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The Parliamentary Under-Secretary of State, Home Office (Lord Williams of Mostyn): The review of the Treatment of Vulnerable or Intimidated Witnesses has now been completed and copies of the report of the Interdepartmental Working Group, which is being published for consultation purposes, will be placed in the Library tomorrow.
Lord Sewel: Three health boards are considering pilot schemes for integrating all aspects of the continence services provided to patients in their area. Under these schemes the needs of patients would be assessed by clinical specialists in continence, in accordance with national guidelines, giving patients improved access to products appropriate to their needs.
There are no direct costs to community pharmacists as a result of these proposals, although there is a potential loss of revenue in terms of dispensing fees. The purpose of the pilots is to explore the most cost-effective means of providing improved incontinence services to patients.
The Minister of State, Department for Education and Employment (Baroness Blackstone): We have decided to implement the remaining provisions of Part III of the Disability Discrimination Act in two stages.
From October 1999, service providers will have to take reasonable steps to change practices, policies or procedures which make it impossible or unreasonably difficult for disabled people to use a service; provide auxiliary aids or services which would enable disabled people to use a service; and overcome physical barriers by providing a service by a reasonable alternative method.
From 2004, service providers will have to take reasonable steps to remove, alter, or provide reasonable means of avoiding physical features that make it impossible or unreasonably difficult for disabled people to use a service.
In reaching our decision on the timetable for implementation, we have taken full account of advice from the National Disability Council, from organisations of and for disabled people and from business. We have also considered the responses to the 1996 consultation exercise. My honourable friend the Parliamentary Under-Secretary of State for Employment and Equal Opportunities has today written to the National Disability Council asking them to review the code of practice in order to take account of the new duties on service providers. I anticipate that public consultation on the council's revised code of practice and the Government's proposals for a small number of regulations under the Act will begin no later than the beginning of August 1998 and last for three months.
Baroness Blackstone: The average size of primary classes in maintained schools taught by one teacher was 27.7 pupils in January 1998 (provisional), compared with 27.5 in January 1997. This reflects budget decisions taken by the previous government. Average infant class sizes will fall this September as we have allocated £22 million in specific grants to local education authorities to reduce infant class sizes and £40 million for capital to build additional classrooms. This will enable schools to employ around 1,500 teachers and build an extra 600 classrooms, to the benefit of over 100,000 pupils who will be kept out of large classes.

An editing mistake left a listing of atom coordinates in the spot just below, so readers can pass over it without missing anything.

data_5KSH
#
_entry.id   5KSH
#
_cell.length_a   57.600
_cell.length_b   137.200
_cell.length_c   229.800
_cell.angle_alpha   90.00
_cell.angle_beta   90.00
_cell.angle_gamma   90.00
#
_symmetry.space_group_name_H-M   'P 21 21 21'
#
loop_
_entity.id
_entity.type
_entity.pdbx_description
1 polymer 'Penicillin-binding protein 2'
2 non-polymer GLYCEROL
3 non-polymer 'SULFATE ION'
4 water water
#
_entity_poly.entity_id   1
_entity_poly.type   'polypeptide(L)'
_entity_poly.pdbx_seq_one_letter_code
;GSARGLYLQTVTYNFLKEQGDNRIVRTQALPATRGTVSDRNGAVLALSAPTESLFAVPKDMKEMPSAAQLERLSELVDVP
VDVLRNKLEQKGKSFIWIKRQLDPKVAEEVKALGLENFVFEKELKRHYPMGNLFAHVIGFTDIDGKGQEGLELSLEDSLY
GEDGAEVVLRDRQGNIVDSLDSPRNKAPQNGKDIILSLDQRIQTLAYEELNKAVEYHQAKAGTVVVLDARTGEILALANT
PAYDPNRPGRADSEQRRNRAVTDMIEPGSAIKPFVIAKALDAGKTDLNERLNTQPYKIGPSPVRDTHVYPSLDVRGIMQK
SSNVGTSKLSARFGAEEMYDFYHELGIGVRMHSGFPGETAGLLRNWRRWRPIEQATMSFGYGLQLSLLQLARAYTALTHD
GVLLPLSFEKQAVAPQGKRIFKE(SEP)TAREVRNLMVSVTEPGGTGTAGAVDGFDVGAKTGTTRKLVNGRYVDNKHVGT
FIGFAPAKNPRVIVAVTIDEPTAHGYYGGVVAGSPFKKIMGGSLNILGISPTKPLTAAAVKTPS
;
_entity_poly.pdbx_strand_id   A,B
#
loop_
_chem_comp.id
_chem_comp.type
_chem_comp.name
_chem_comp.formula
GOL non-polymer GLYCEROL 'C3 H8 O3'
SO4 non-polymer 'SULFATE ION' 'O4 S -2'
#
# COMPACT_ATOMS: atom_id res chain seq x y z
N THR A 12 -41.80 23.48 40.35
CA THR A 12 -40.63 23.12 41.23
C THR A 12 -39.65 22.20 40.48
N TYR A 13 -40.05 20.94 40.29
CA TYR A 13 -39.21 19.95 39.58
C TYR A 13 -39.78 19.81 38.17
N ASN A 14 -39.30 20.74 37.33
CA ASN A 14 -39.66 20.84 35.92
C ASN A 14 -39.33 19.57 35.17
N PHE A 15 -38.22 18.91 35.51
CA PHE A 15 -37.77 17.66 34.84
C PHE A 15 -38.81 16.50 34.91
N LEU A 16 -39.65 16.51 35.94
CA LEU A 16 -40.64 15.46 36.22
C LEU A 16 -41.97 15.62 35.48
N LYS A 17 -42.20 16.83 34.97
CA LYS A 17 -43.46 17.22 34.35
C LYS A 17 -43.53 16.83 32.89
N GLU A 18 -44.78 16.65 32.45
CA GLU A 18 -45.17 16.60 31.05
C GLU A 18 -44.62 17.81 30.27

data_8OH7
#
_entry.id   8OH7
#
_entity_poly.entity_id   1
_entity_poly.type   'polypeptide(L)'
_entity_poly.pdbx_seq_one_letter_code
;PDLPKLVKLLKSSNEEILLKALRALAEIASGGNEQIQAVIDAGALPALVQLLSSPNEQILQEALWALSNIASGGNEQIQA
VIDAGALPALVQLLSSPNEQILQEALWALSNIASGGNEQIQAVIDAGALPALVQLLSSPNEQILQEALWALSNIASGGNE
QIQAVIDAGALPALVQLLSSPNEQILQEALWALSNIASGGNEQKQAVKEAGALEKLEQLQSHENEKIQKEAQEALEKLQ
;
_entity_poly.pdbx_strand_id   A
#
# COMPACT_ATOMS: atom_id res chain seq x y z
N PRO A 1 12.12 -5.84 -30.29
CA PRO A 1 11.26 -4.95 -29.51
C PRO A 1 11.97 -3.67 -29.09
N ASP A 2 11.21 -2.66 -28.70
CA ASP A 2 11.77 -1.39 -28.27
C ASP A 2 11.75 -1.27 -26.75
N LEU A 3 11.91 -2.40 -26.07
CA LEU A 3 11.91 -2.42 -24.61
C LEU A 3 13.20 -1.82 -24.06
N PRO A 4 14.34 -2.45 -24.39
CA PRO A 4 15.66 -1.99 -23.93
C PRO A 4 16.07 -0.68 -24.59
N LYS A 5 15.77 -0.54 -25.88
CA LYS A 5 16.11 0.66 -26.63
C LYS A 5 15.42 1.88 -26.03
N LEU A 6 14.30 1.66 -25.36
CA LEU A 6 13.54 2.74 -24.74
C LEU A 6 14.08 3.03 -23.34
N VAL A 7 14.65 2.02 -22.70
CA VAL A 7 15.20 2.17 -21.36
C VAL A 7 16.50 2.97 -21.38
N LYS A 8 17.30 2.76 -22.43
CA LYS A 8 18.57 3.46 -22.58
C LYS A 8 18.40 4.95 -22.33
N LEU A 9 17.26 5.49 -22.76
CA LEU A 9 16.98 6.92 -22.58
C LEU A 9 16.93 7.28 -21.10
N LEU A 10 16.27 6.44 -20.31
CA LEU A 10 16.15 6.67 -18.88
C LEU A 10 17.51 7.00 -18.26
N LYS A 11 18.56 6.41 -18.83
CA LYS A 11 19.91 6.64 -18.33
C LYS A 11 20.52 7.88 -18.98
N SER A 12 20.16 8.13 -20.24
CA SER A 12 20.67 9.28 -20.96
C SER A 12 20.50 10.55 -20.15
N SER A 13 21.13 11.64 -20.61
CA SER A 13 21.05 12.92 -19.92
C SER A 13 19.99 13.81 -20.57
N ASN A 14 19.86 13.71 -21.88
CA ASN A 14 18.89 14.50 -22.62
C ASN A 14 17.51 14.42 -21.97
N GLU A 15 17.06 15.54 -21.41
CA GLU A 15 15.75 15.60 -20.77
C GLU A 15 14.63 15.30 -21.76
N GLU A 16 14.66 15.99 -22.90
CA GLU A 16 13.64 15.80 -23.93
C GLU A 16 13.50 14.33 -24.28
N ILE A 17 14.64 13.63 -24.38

Baroness Blackstone: The Government announced in November 1997 their plans to consult on the law relating to the use of physical punishment by parents. The Government are also currently consulting on the future framework of regulatory standards for early education and daycare. The structure of the new regulatory framework will be informed by the outcome of the consultation on the law. In advance of the outcome of these consultations, the Government have no plans to withdraw the Department of Health's Circular LAC (94)23, responsibility for which has now been assumed by the Department for Education and Employment.
The Parliamentary Under-Secretary of State, Department of the Environment, Transport and the Regions (Baroness Hayman): We have today announced the introduction of new non-statutory procedures for authorising marine dredging. They are intended to address concerns raised previously by the Crown Estate, environmental organisations and the
We also announced that the Government intend to introduce statutory procedures for authorising the extraction of minerals by marine dredging by March 1999. These will implement the requirements of EEC Directive 85/337/EEC (as amended by EEC Directive 11/97/EEC) on Environmental Impact Assessment in so far as it applies to the extraction of minerals by marine dredging. There will be appropriate consultation on the provisions.
The Minister of State, Department of Health (Baroness Jay of Paddington): Reports of literature reviews addressing the following aspects have now been submitted to the Department of Health in their final form following peer review:
Psychological and Psychiatric Aspects--Dr. Andrew Johns (Institute of Psychiatry)
Therapeutic Aspects of Cannabis and Cannabinoids--Dr. Philip Robson (Oxford University)
Baroness Jay of Paddington: The Government's approach to pay is part of our wider economic strategy aimed at ensuring a future with low inflation, rising living standards and higher and stable levels of employment. Pay awards for National Health Service staff will be considered within this context.
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